GSU Photo faculty member Katherine Cunningham has been exploring the intersections of art, science, and the spiritual through her work for more than a decade. Her thoroughly researched projects trace a recurring human desire, almost a need, for simple explanations of complex phenomena. Often these answers are sought through the lens of science, which purports to be rational, or spirituality, which attempts to harness the irrational. Myriad cultures and communities have declared their identities through a shared search for meaning that, inevitably, transforms into belief that they have found conclusive answers. Cunningham investigates these groups with an interest in how they create a lifestyle from these identities, and how they turn their answers into actions.
Katherine Cunningham is a lens-based artist, writer, and educator.
Katherine received a BFA in photography from Washington University in St. Louis, with time abroad at Goldsmiths College, University of London. She went on to obtain an MFA in photography from The University of Notre Dame, where she was awarded the Erfroymson Fund Emerging Artist Award. In 2011, she earned an MMus from the Royal Conservatoire in the Hague, the Netherlands having participated in an interdisciplinary program called ArtScience. Her curiosity about the world and passion for art making has lead to diverse experiences, from photographing girls’ schools in Cairo, Egypt to working on augmented reality with the prestigious V2_Institute for the Unstable Media in Rotterdam, the Netherlands. Katherine has exhibited and published both nationally and internationally.
Born in Atlanta, GA and raised in Louisville, KY; Jill received a BA in photography at Bard College, and MFA from The School of the Art Institute of Chicago. Solo shows include Museum of Contemporary Art Chicago and Museum of Contemporary Art Georgia. Jill moved to Atlanta in 2011 for a teaching position at Georgia State University where she is currently an Assistant Professor in the Welch School of Art and Design. She has continually shown in group exhibitions around the country, including recently: Teen Paranormal Romance curated by Hamza Walker. Her work has been on the cover of Art Papers magazine and reviews of her work have appeared in Art Forum, Art in America, Bad at Sports and The Paris Review.
Constance Thalken joined the School of Art and Design Photography faculty in 1990. She received a BA in Psychology from Barat College and a MFA in Photography from Yale University.
Thalken’s work has been featured in over 100 exhibitions in galleries and museums in the U.S., Mexico, France, Greece and Brazil. Venues include the San Diego Art Institute (CA), the New Orleans Museum of Art (LA), The Light Factory (NC), Municipal Cultural Center of Ioannia (Greece), the Huntsville Museum of Art (AL), the Harn Museum of Art (FL), the Foundation Charles-Leopold Mayer (France), The Atlanta Contemporary Art Center (GA), the House of Culture (Brazil), the Museum of Contemporary Art of Georgia (GA), the Photographic Center Northwest (WA), and the Torpedo Factory (VA).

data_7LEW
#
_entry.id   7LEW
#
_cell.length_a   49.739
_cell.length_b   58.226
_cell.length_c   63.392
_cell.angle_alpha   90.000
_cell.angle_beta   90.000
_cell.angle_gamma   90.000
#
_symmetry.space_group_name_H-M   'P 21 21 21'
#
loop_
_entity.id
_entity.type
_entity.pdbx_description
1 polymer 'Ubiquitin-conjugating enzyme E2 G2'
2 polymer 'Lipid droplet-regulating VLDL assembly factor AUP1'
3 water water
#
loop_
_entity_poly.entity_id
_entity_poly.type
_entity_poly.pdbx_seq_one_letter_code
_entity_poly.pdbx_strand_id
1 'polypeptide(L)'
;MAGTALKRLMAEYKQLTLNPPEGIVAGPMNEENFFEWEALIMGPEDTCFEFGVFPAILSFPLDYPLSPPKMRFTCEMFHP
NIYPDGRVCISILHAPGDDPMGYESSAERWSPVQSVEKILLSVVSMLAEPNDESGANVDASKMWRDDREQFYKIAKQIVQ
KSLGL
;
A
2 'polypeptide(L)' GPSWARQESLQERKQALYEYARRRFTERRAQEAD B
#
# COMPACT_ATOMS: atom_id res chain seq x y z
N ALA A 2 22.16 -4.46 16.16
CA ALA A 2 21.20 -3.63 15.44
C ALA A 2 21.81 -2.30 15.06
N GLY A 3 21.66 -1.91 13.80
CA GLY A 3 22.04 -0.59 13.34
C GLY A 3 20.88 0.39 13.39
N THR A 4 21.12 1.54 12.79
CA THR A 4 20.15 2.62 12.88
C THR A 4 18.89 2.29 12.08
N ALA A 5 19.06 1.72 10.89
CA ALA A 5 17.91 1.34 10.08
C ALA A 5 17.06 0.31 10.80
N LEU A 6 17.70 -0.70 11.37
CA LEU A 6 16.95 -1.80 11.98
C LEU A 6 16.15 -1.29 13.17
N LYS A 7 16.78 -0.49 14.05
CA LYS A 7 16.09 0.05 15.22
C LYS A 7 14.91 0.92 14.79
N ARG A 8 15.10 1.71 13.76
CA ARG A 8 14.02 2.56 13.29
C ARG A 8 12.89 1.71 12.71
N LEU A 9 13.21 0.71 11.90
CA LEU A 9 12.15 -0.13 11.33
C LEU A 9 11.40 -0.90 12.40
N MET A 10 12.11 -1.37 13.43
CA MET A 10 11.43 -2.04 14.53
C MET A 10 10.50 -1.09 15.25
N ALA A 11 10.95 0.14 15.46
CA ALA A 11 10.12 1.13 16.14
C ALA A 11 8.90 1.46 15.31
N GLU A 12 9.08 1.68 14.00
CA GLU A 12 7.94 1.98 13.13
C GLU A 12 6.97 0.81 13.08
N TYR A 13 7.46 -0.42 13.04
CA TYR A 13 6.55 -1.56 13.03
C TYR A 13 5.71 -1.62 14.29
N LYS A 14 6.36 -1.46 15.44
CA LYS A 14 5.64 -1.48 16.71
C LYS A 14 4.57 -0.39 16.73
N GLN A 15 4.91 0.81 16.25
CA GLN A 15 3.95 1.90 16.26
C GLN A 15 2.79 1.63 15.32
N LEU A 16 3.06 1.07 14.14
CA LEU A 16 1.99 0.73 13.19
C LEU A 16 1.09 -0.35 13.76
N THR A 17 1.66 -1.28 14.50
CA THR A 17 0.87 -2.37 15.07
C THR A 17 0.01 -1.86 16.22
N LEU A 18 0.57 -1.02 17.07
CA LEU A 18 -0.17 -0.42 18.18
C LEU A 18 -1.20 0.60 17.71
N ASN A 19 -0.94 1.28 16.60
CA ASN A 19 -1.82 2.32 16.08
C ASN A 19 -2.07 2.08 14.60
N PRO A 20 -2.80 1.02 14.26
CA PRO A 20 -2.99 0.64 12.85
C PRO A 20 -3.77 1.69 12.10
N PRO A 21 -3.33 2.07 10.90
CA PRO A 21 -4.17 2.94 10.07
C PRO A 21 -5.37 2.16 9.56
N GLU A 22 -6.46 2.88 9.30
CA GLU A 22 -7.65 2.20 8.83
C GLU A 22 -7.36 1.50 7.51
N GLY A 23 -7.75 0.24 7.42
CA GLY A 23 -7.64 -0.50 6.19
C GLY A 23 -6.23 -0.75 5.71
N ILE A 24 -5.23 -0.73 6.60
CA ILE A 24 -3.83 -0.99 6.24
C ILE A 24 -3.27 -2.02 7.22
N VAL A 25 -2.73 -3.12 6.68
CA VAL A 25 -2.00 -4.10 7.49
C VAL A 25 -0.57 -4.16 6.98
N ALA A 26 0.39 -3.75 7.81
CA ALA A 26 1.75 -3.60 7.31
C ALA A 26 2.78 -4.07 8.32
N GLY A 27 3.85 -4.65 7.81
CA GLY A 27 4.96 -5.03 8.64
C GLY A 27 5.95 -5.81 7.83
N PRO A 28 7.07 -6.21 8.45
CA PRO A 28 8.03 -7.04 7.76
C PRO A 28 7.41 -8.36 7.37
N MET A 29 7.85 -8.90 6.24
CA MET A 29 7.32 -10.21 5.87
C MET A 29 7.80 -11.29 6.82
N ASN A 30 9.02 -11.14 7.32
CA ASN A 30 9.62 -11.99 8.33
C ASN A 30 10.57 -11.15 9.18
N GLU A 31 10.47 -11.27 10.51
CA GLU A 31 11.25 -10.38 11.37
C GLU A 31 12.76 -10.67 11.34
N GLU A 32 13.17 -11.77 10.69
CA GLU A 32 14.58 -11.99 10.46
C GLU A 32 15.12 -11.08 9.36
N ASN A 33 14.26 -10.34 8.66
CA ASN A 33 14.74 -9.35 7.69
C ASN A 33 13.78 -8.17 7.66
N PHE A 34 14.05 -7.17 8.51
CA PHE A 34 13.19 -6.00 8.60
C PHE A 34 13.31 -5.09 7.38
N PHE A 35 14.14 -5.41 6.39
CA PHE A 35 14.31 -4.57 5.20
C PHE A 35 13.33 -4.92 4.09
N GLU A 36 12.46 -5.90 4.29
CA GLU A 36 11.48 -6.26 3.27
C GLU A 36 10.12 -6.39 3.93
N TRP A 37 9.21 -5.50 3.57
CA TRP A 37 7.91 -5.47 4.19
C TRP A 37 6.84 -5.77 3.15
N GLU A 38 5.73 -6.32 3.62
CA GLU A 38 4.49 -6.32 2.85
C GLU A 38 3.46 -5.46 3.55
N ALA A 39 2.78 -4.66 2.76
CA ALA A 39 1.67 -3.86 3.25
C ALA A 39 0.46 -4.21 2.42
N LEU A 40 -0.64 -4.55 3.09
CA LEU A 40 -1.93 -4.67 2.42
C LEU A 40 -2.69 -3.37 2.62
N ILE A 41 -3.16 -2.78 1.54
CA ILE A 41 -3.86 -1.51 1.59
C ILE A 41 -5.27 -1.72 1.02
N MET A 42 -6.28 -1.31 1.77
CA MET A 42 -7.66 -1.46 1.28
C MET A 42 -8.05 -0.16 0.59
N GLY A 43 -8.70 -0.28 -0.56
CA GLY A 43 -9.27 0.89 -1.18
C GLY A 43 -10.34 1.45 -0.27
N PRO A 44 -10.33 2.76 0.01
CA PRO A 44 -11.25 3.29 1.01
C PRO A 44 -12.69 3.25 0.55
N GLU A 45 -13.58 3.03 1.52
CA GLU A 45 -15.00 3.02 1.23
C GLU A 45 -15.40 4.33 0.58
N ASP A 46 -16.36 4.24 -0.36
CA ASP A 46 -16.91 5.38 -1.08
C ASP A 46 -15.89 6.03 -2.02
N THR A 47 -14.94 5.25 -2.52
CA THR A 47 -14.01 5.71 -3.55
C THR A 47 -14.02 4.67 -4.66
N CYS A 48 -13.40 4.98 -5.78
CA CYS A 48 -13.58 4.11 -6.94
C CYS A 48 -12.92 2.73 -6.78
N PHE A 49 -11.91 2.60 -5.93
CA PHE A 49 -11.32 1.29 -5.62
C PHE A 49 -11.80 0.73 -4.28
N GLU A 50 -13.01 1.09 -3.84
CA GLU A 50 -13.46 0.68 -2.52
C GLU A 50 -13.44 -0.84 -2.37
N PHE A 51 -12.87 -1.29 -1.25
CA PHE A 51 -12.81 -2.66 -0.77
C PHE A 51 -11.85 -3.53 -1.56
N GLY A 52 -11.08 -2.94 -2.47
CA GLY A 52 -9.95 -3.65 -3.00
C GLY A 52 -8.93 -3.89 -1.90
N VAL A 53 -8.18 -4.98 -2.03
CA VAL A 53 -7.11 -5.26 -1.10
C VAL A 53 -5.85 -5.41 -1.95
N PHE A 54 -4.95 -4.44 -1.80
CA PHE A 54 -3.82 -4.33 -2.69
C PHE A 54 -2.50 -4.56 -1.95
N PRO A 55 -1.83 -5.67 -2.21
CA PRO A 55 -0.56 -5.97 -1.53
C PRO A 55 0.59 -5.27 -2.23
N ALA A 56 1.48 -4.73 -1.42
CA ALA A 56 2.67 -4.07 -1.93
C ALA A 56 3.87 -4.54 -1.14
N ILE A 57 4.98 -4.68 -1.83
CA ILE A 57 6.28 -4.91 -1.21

Her work is in the permanent collections of The Museum of Fine Arts in Houston, The Birmingham Museum of Art, the Museum of Contemporary Art of Georgia, The Bunnen Collection, Georgia Perimeter College, Yale University Library and other private collections. She has received numerous grants and awards for her work, including individual artist grants from Georgia Council for the Arts and DeKalb Council for the Arts, a Hambidge Center Residency Fellowship and many research grants from Georgia State University.
The overarching concerns of Thalken’s work are the complexity of loss and issues of mortality. In her most recent work, entitled Eyes Open Slowly, Thalken employs the prism of taxidermy to investigate the entangled relationship between human and animal. The work explores animal essence and the emotional and psychological complications that arise from reanimations of that essence. Her previous 1.2cm = project speaks to concerns of mortality in relation to cancer and the medical world. The work examines the nature of disease and our unease with it, and the tension between the body as a physical medical object and as an abstract vessel of the human spirit.
Nancy Floyd (b. 1956, Monticello, Minnesota) has been an exhibiting artist for over thirty years. She has received numerous grants and awards including a 2016 CUE Art Foundation Fellowship, a 2015 Society for Photographic Education Future Focus Project Support Grant, and a 2014 John Gutmann Photography Fellowship Award. Temple University Press published her first book, She’s Got a Gun, in 2008. Floyd’s work has been exhibited in numerous venues including Solomon Projects, Atlanta; Flux Projects, Atlanta; the Atlanta Contemporary Art Center; White Columns, New York; and the California Museum of Photography, Riverside. Since 2009, her work has been part of the Elizabeth A. Sackler Center for Feminist Art archive, Brooklyn Museum. In 2017 Floyd will have solo exhibitions of her current project, Weathering Time, at Whitespace Gallery in Atlanta, and the CUE Art Foundation gallery in New York City. Floyd holds an MFA from the California Institute of the Arts, Valencia. She lives in Atlanta and serves as professor of photography in the Ernest G. Welch School of Art and Design, Georgia State University.